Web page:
UA Matters: Effects of Chronic Stress
This is the first of a two-part series on chronic stress and how to lower stress levels.
Some side effects of stress, like a headache, can be felt immediately. But too much stress over time can wreak havoc on the body. Some chronic health conditions can be attributed to long-term stress, said The University of Alabama’s Dr. Harriet Myers.
Here are a few chronic side effects from long-term stress.
- Difficulty sleeping: Insomnia is a common side effect of too much stress that goes on for too long. When your brain detects stress, adrenaline and cortisol are released. When the stress goes away, the brain knows to put everything back to normal. But if the stressor lingers, your body is chronically in a fight-or-flight mode, and insomnia can set in.
- Upset stomach: Abdominal pain, nausea, vomiting and heartburn are all symptoms of chronic stress. When the body senses stress, there is a change in hormones, quicker breathing and a faster heart rate, which in turn, can affect the way food moves through the body and is digested.
- High blood pressure: The release of adrenaline, cortisol and other stress hormones can cause your blood pressure to rise. If this occurs chronically, your blood vessels can change. This can result in long-standing hypertension.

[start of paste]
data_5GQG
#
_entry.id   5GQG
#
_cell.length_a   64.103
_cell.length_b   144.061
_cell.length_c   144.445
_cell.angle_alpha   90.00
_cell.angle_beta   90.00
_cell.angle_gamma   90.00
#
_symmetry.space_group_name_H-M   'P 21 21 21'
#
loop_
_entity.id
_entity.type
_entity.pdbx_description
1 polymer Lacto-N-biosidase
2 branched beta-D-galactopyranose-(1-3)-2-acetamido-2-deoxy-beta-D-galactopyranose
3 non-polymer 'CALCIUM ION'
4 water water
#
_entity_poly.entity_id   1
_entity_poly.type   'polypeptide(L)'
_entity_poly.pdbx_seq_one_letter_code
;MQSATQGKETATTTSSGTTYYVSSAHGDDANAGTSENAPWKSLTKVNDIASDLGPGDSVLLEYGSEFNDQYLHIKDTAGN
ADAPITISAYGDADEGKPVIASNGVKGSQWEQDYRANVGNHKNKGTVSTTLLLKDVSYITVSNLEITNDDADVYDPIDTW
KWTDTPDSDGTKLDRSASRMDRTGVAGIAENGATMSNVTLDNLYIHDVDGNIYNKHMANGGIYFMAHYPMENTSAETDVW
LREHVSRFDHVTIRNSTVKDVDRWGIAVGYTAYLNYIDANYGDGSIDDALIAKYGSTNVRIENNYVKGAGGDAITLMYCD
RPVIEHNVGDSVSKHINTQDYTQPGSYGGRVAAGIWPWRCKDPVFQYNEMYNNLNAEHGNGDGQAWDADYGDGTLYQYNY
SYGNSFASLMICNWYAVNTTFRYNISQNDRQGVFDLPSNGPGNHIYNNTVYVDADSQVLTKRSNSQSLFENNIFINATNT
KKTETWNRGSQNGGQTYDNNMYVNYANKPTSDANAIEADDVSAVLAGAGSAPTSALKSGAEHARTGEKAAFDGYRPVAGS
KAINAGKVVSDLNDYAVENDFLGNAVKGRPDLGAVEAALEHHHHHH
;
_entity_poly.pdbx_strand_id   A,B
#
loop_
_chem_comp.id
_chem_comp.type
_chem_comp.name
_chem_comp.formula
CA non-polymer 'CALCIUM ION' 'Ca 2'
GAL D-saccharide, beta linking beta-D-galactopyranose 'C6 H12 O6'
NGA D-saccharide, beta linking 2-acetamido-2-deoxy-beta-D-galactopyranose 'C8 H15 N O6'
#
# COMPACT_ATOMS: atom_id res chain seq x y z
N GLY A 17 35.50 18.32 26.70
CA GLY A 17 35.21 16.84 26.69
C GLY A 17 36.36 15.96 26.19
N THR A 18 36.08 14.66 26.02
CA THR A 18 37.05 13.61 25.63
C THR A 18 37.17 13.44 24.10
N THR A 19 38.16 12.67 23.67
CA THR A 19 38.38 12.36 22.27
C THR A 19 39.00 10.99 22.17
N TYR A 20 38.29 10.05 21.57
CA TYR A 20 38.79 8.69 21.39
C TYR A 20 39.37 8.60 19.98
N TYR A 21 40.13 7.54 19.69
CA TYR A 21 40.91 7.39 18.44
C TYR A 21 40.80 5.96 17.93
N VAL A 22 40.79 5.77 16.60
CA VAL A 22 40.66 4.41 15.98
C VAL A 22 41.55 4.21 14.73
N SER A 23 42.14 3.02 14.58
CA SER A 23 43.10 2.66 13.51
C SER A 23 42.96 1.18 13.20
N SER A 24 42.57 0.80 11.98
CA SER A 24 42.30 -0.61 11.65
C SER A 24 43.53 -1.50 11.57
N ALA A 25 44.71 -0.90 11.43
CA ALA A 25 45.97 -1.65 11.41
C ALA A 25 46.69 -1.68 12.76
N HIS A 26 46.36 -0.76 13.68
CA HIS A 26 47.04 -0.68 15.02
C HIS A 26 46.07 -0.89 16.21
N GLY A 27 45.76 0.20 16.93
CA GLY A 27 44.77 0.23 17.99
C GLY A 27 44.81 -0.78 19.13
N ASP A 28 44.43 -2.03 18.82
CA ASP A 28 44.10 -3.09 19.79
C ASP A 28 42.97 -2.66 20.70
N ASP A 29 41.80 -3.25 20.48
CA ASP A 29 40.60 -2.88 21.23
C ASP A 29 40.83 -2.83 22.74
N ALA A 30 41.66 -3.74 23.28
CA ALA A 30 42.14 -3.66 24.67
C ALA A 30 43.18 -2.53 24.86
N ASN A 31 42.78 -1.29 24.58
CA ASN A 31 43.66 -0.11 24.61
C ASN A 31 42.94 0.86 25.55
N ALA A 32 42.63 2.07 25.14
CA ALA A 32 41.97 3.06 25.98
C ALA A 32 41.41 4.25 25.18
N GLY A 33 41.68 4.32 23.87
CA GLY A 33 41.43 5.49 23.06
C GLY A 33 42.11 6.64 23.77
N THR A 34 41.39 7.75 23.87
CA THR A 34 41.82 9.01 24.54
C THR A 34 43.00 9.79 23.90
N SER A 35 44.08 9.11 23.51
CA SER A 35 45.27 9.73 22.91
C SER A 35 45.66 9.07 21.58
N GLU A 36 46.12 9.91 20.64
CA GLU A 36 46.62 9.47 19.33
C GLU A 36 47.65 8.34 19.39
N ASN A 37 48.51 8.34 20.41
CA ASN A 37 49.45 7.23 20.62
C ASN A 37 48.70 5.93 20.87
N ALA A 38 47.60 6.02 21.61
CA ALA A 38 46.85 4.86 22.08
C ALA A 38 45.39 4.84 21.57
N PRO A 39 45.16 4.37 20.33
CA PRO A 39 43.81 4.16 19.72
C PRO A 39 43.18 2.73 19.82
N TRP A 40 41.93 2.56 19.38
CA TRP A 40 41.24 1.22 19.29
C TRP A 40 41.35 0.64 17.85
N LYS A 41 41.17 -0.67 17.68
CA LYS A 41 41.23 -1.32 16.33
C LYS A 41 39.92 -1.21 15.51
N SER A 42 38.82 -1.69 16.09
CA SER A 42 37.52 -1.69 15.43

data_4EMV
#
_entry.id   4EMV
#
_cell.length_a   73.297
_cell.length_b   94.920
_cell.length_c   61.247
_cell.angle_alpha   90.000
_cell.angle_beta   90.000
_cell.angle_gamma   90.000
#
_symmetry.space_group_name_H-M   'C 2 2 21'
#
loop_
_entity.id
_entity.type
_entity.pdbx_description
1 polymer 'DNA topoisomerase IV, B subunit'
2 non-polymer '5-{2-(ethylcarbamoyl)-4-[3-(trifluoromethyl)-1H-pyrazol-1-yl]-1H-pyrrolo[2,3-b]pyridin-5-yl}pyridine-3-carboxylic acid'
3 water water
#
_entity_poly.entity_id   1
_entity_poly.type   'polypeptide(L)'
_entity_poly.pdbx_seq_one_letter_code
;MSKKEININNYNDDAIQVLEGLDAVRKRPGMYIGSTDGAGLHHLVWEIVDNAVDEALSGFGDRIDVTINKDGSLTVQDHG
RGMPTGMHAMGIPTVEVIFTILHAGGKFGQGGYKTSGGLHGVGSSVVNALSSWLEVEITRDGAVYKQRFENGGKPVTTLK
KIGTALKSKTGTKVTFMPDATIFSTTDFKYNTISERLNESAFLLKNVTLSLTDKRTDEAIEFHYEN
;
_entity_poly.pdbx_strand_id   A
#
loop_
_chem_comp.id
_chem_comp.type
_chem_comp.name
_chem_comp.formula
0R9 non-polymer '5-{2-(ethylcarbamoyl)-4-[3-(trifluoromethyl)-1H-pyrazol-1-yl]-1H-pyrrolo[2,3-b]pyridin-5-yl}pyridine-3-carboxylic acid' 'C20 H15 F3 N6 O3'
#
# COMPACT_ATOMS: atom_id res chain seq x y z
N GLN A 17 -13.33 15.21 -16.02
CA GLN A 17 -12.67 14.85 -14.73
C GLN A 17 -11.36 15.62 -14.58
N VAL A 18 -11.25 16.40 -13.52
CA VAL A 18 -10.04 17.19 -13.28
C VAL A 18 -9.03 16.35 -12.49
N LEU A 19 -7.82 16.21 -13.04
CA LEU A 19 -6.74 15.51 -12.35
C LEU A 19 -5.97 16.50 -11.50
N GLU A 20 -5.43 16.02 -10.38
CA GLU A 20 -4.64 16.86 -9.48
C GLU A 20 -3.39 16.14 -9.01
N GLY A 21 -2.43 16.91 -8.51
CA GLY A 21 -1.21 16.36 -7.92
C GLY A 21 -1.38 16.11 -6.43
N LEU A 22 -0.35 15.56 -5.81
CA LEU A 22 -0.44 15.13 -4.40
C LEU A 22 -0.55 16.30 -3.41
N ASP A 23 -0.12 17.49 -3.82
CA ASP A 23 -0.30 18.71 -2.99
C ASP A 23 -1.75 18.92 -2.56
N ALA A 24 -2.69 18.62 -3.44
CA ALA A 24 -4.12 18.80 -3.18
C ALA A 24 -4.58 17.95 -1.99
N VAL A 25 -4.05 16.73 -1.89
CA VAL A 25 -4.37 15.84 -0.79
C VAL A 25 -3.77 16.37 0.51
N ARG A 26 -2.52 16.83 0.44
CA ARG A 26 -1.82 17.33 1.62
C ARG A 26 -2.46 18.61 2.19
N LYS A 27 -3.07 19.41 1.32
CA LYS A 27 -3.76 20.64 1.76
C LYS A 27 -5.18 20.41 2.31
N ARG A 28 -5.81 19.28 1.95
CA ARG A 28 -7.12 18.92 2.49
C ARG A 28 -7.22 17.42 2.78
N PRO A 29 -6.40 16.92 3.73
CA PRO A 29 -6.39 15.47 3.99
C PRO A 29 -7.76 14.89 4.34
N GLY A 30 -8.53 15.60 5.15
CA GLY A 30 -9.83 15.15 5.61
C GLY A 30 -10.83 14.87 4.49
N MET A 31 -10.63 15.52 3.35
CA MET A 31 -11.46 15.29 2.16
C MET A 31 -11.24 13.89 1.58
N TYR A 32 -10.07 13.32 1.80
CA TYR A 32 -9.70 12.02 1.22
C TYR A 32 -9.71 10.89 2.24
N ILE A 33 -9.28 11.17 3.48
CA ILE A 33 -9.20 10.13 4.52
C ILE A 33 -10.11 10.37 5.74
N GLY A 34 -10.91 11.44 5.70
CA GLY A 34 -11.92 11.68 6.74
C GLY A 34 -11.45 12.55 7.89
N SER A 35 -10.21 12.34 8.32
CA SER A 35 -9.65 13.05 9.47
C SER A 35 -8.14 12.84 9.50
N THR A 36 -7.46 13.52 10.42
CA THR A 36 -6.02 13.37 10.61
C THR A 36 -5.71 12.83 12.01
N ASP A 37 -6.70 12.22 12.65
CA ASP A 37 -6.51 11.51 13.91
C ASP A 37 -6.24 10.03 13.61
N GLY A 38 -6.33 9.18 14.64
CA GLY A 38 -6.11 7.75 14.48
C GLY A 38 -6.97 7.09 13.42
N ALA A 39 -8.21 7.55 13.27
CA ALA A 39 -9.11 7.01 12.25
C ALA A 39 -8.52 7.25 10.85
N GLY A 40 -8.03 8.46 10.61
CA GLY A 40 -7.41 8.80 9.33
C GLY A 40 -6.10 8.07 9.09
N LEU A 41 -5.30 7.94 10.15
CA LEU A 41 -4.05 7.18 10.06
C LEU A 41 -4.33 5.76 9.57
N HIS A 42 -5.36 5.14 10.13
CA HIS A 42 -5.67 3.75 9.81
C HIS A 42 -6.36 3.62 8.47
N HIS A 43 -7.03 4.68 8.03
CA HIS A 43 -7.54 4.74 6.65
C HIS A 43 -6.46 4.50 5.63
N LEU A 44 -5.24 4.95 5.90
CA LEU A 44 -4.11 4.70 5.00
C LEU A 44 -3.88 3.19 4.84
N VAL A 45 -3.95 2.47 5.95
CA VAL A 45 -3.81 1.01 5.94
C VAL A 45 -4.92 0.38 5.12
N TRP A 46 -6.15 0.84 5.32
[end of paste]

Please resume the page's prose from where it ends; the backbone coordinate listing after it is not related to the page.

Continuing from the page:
- Sexual and reproductive issues: Women’s menstrual cycle may become irregular under chronic stress, and men can start to produce less testosterone. Both men and women can also lose interest in sex.
- Weaker immune system: Being stressed all the time not only means you are more susceptible to a viral illness like the common cold or the flu, but it also means you’ll have a longer recovery period from any injury or illness.
For more information on how stress affects the body, visit http://healthline.com/health/stress/effects-on-body.
Myers is a clinical psychologist and assistant dean for medical education for the College of Community Health Sciences.
- – - – - – - – - – - – - – - – - – -
UA Matters is a weekly posting that offers information and tips on consumer issues facing Alabamians. The information is available to reprint in your publication free of charge. Also, access to subject matter experts is available upon request. For more information, contact Kim Eaton at 205/348-8325 or firstname.lastname@example.org>.
The University of Alabama, a student-centered research university, is experiencing significant growth in both enrollment and academic quality. This growth, which is positively impacting the campus and the state's economy, is in keeping with UA's vision to be the university of choice for the best and brightest students. UA, the state's flagship university, is an academic community united in its commitment to enhancing the quality of life for all Alabamians.